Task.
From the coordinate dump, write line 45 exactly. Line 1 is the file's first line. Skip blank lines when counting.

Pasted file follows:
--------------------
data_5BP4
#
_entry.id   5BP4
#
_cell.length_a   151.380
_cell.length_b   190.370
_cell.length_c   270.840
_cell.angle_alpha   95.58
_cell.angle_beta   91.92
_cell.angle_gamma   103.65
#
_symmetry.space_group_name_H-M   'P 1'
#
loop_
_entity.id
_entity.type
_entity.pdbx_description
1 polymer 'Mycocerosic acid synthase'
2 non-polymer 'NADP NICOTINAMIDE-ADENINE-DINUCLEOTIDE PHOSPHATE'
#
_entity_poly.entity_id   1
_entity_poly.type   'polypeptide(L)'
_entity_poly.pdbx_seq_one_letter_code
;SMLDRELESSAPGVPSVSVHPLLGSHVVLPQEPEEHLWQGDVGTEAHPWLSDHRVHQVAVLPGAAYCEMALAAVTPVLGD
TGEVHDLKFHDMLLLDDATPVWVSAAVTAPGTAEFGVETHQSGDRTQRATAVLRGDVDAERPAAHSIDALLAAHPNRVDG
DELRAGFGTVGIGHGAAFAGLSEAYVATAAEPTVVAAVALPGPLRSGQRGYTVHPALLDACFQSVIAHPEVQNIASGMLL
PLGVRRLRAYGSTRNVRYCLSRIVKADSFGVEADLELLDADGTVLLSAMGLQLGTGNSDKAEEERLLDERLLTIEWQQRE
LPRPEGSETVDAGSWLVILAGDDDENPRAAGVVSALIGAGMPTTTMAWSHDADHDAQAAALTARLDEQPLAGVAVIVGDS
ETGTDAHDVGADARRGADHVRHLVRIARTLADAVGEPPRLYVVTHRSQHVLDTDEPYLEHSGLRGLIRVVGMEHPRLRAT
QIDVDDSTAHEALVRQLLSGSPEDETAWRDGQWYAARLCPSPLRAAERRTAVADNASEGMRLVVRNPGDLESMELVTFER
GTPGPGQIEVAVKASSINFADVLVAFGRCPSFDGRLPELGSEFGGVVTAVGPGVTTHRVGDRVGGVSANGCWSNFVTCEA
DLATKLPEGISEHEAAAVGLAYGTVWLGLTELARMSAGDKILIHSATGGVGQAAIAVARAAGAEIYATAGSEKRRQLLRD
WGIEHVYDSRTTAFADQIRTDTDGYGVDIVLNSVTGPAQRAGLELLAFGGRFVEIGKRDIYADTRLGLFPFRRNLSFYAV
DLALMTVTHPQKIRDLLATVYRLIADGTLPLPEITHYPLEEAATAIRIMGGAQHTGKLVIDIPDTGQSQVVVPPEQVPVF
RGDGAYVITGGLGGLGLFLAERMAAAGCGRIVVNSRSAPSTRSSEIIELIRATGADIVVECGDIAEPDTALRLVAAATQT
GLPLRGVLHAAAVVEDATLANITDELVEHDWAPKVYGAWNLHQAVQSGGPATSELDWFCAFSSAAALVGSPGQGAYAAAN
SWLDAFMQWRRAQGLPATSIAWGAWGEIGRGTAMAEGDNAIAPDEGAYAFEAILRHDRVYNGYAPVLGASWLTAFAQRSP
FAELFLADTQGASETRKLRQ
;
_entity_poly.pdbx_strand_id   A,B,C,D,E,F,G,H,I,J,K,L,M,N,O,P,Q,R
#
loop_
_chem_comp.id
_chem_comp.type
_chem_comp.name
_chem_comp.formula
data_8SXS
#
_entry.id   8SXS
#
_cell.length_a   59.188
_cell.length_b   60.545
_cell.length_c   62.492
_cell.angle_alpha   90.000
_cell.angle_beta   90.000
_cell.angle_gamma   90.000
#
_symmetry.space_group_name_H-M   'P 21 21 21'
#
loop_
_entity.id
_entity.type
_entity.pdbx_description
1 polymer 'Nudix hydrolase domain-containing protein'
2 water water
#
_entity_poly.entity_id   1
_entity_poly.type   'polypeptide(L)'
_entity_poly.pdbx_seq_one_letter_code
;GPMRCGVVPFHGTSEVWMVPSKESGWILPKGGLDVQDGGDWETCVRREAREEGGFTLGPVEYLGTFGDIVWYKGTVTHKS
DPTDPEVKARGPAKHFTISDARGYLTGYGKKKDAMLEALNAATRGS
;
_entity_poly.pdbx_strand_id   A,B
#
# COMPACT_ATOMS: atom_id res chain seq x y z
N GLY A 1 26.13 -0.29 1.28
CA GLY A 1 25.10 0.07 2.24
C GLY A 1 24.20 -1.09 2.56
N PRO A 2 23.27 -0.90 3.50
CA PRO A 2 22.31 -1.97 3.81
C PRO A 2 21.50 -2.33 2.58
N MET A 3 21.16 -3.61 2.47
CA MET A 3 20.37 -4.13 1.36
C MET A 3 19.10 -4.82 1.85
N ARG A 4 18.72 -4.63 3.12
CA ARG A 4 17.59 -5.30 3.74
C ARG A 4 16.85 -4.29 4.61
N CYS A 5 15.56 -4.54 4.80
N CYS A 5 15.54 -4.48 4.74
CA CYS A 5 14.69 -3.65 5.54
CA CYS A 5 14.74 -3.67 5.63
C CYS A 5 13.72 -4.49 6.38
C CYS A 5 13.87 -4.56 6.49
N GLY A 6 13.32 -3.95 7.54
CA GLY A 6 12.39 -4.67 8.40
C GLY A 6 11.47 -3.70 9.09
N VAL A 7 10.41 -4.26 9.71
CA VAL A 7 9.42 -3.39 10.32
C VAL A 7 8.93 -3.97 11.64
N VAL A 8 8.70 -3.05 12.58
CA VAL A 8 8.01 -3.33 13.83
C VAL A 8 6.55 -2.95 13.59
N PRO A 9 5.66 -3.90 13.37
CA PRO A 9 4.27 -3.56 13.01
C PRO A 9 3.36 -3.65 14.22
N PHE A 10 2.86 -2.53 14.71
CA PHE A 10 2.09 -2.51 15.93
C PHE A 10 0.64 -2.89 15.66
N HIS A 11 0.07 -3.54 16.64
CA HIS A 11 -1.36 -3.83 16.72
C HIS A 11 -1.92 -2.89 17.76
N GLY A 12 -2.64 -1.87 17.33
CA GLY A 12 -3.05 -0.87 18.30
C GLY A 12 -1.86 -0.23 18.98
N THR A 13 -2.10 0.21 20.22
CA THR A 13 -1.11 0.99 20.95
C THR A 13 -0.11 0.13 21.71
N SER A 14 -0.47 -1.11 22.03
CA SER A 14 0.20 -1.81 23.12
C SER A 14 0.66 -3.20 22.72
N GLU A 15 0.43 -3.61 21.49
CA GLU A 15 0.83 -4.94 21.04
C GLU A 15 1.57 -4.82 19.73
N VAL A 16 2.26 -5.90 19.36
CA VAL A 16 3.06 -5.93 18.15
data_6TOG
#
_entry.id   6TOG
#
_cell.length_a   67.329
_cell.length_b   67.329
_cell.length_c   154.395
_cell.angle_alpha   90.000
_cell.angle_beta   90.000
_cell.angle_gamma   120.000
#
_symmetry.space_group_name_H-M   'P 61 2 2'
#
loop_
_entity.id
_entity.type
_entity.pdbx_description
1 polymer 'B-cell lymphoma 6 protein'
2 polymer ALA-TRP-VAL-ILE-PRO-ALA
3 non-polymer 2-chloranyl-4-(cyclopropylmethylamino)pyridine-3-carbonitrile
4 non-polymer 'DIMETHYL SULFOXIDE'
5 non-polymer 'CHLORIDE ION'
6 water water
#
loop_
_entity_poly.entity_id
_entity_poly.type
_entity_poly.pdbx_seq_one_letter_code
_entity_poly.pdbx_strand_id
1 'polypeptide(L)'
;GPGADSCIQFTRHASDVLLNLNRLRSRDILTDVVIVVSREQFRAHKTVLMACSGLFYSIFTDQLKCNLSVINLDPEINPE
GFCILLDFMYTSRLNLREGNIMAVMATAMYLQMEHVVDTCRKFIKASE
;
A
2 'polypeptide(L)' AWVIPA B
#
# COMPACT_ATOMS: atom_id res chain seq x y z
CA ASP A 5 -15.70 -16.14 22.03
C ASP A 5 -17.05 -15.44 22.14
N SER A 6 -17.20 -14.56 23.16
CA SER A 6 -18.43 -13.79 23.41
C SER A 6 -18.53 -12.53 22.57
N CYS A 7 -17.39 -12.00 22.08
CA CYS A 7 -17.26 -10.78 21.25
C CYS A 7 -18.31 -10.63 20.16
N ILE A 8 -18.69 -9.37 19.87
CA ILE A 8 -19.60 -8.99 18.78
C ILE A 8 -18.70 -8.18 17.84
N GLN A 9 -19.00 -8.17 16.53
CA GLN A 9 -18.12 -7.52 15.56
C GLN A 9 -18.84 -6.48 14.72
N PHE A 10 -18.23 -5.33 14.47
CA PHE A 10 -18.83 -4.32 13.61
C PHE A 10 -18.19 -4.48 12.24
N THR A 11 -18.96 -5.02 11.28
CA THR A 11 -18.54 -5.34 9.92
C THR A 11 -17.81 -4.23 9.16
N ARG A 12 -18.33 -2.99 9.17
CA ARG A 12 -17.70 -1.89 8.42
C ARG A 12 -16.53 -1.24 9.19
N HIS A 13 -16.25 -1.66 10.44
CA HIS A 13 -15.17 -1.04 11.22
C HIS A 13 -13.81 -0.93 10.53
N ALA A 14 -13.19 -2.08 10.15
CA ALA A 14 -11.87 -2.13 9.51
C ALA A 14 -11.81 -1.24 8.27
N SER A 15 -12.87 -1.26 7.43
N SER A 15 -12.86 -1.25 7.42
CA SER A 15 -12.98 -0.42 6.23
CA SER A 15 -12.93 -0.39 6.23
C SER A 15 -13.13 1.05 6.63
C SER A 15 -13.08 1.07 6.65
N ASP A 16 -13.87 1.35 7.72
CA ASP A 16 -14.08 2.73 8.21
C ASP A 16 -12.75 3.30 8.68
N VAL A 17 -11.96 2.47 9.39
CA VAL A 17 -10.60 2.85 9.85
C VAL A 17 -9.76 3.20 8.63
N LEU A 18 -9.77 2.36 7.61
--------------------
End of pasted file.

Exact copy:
_chem_comp.name